We will also be switching to a time of use plan which will lower our rate in the morning and overnight while charging us higher rates in the afternoon through 7pm. This will lower our bill significantly as most of our use occurs outside of the higher rate window and our water heater only runs during and shortly after use of hot water which is generally first thing in the morning and later in the evening.

Savings through Tax Benefits

Solar would not make sense financially for most of us without the huge incentives that exist. The tax rebates are only the tip of the iceberg. With a leased solar system, the legal owner of the system (either the solar provider or a bank) is currently able to not only receive all of the federal and local rebates, they also can depreciate 50% of the cost of the system in the first year of the lease! The rest of the depreciation can occur during an accelerated schedule of just a few more years despite the fact that system will generally last in excess of 25 years! Better yet, after the most common, twenty year lease term expires, the system will be worth less than the cost of labor to remove it and return the roof to pre-installed condition. This means that one can expect to keep the system without additional charge after the lease expires. The other benefit of a lease is that most companies include inverter replacement after ten years without additional charge and performance monitoring and warranties throughout the duration of the lease.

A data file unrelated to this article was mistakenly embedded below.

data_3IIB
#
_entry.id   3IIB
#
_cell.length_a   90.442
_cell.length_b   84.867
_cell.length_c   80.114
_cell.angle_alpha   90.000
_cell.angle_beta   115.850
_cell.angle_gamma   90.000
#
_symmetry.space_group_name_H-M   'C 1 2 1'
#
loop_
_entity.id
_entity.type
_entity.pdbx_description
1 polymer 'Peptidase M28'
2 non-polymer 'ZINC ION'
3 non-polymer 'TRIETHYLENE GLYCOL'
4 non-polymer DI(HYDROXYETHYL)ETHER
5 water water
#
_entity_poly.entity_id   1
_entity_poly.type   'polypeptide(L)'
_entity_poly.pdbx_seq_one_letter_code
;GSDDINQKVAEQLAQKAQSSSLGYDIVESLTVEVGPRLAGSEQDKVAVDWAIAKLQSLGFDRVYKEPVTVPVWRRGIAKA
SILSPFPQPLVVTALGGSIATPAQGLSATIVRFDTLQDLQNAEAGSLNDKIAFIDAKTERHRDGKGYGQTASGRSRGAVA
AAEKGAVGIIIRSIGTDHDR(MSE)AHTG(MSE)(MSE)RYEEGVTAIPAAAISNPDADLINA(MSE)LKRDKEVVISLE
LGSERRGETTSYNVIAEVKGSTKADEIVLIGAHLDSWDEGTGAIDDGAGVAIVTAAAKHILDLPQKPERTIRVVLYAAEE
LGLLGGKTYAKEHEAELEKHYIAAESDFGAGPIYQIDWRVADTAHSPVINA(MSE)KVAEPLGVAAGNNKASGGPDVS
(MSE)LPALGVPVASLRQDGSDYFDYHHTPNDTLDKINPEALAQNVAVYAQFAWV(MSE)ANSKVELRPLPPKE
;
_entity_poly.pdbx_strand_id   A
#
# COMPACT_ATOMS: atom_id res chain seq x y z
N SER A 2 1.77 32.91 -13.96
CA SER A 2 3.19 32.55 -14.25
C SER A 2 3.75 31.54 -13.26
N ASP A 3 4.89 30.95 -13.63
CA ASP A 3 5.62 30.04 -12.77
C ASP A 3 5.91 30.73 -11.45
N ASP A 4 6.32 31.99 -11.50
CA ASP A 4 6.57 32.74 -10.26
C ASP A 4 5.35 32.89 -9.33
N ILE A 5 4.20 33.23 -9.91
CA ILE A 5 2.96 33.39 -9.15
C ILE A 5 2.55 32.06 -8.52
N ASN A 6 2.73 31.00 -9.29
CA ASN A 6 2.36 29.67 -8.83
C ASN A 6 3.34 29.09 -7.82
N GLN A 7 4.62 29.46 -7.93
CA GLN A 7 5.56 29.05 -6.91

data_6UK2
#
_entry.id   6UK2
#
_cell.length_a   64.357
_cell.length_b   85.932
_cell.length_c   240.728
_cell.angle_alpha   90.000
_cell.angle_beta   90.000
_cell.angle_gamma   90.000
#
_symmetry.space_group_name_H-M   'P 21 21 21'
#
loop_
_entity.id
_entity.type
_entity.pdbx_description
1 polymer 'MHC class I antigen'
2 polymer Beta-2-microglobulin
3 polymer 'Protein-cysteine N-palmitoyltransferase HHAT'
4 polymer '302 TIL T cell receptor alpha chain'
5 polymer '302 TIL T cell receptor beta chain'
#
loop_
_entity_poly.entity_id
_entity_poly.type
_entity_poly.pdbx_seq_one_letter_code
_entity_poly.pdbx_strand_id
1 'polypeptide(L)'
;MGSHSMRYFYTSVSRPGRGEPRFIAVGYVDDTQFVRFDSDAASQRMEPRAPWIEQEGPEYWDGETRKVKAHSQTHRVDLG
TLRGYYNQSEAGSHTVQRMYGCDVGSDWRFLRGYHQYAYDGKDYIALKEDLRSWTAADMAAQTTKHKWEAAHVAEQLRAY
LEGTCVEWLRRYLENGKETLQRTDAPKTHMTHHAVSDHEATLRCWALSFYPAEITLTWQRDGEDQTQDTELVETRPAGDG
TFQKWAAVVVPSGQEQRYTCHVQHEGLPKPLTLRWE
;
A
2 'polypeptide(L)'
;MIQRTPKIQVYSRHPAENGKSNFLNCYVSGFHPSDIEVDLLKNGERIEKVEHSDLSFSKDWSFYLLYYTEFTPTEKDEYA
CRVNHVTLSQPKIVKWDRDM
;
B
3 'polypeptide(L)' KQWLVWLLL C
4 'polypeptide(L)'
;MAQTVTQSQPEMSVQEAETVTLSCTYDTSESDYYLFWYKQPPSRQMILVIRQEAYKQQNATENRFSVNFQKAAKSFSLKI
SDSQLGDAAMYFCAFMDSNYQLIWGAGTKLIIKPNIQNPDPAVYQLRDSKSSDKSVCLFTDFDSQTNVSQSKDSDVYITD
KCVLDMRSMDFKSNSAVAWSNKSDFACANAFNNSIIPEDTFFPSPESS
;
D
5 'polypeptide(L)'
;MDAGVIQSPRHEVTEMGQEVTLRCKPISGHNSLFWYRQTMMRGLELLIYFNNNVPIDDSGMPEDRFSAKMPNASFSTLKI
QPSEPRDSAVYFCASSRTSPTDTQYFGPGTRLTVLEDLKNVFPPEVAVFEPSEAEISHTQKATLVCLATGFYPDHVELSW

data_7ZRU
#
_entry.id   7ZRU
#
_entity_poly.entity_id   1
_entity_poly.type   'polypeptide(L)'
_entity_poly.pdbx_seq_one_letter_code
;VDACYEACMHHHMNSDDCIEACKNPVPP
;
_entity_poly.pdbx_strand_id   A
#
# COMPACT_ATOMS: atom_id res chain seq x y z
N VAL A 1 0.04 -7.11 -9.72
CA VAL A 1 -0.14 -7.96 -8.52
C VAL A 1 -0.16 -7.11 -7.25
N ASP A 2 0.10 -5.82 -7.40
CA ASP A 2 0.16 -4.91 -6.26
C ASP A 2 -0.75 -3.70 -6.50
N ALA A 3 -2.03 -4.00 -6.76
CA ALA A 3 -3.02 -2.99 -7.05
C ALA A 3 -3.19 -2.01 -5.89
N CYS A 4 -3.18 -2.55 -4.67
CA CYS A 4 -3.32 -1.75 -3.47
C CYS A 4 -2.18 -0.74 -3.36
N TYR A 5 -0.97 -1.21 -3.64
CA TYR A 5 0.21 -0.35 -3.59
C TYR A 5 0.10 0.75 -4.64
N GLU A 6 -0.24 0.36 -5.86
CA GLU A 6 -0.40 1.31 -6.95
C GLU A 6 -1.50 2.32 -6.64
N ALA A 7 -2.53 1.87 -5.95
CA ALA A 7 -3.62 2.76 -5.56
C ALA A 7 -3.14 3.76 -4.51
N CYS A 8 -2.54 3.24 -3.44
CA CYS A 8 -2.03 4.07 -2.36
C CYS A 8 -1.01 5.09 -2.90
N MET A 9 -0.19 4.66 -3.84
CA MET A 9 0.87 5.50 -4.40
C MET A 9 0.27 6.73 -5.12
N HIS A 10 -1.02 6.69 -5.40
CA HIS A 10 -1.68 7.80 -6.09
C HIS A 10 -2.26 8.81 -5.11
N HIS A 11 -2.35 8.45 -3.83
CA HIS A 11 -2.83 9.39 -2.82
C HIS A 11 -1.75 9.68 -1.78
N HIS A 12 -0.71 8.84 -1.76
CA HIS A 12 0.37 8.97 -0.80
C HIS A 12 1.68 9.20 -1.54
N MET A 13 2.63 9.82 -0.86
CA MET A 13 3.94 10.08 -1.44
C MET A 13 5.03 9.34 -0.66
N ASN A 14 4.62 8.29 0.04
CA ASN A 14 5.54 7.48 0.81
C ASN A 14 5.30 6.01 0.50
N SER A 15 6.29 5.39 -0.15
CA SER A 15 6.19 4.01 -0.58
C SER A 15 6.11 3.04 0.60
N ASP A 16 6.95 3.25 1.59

The very best prices are on pre-paid leases in which the full set of payments is made at the beginning of the lease. The price is generally much lower than a cash purchase would be even when considering rebates.

In our case we purchased premium American designed and manufactured Suniva panels which inflated our system cost. Even with that additional cost our price for the system we leased came to just $2.50/watt from Sungevity. At that price we should have a full payback of our investment in just a few short years with immunity to future increases in the price of electricity for many years to come!


2 thoughts on “Making Solar Make $ense

  1. I just realized the inflated electricity price was in large part due to my use of an air conditioner in my home office during several days during that time period. Unfortunately, there is no way to isolate that cost from that of the water heater. I’ll know more about the real cost differential later this month. Based on my A/C use last month I anticipate that the additional cost of electricity from the water heater will be close if not less than the cost of using gas with my old hot water heater.

  2. I just stumbled across a research paper published by NREL, the National Renewable Energy Laboratory which assess the efficiency and performance of heat pump water heaters including the A.O. Smith Voltex in great detail. Overall it got high marks for its performance! Here’s the link.